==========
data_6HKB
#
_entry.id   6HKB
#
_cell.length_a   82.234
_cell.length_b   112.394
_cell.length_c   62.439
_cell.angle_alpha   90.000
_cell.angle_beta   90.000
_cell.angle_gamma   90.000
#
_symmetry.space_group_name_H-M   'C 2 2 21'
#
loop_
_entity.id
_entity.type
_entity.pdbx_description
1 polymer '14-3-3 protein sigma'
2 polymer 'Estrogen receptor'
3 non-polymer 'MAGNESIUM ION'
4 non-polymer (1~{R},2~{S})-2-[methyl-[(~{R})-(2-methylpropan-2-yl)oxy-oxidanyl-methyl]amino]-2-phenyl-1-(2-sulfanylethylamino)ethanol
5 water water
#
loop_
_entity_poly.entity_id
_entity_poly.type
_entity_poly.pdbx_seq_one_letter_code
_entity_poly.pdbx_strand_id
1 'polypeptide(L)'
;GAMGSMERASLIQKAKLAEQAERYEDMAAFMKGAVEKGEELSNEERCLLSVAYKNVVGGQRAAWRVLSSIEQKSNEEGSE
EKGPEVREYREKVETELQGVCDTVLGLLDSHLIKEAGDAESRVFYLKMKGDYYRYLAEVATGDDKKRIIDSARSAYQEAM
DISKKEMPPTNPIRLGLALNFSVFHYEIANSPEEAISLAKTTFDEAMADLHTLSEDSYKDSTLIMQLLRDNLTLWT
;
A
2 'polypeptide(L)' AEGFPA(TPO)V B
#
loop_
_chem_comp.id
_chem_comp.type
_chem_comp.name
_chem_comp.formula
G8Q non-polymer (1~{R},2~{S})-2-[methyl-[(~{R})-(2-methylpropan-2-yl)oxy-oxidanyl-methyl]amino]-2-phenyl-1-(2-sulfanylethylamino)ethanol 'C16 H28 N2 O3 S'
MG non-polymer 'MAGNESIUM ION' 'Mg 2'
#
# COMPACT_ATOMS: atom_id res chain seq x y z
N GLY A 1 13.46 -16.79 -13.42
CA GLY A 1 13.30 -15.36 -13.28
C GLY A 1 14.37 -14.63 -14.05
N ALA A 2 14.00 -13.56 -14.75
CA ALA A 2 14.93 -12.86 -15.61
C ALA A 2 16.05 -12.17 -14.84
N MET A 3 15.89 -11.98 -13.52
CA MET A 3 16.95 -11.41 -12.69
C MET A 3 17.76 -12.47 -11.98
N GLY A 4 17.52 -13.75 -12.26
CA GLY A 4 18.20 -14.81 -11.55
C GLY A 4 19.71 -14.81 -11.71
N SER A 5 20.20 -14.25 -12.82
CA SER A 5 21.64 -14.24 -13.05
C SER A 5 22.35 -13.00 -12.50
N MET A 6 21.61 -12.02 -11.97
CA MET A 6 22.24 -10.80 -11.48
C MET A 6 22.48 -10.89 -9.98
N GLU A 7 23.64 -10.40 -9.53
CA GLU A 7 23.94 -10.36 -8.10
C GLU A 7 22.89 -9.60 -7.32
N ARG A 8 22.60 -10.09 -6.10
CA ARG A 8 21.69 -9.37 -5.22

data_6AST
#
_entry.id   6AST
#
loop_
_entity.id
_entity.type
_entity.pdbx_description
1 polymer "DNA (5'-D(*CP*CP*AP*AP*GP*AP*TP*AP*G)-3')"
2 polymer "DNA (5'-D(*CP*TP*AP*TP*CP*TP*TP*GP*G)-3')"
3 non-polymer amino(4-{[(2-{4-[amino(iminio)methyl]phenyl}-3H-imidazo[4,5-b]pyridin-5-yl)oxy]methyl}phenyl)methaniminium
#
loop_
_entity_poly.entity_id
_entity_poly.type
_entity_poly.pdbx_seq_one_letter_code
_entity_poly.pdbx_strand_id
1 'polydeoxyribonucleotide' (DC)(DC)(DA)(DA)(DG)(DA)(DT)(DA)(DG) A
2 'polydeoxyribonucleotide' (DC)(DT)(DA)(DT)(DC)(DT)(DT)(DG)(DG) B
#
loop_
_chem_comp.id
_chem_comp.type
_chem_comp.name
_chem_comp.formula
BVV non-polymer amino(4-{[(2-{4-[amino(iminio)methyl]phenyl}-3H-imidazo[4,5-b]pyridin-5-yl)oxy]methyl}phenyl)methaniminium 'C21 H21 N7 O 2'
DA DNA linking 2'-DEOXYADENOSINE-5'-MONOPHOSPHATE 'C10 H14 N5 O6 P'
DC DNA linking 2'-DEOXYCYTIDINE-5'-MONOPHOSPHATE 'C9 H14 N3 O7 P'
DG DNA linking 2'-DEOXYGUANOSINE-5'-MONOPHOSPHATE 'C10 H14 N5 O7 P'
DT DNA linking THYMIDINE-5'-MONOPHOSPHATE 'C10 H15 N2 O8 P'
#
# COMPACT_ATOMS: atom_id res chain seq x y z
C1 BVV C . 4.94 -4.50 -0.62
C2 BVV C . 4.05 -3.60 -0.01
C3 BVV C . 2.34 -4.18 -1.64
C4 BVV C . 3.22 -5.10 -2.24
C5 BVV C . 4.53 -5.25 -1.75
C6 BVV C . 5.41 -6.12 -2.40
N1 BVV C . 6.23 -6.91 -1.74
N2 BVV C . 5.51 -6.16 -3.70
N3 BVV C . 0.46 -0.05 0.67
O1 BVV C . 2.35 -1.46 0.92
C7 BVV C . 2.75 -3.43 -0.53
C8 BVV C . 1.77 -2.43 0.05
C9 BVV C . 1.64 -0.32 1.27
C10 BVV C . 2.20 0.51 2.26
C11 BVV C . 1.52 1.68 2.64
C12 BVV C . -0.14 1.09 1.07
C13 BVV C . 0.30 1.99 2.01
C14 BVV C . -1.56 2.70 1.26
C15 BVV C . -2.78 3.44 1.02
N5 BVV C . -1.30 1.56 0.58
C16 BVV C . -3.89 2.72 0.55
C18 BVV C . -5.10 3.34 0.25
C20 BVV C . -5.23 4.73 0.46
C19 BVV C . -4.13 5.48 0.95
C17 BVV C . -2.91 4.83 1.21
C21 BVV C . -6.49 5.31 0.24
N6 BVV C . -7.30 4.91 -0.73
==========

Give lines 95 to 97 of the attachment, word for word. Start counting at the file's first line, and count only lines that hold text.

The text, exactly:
DA DNA linking 2'-DEOXYADENOSINE-5'-MONOPHOSPHATE 'C10 H14 N5 O6 P'
DC DNA linking 2'-DEOXYCYTIDINE-5'-MONOPHOSPHATE 'C9 H14 N3 O7 P'
DG DNA linking 2'-DEOXYGUANOSINE-5'-MONOPHOSPHATE 'C10 H14 N5 O7 P'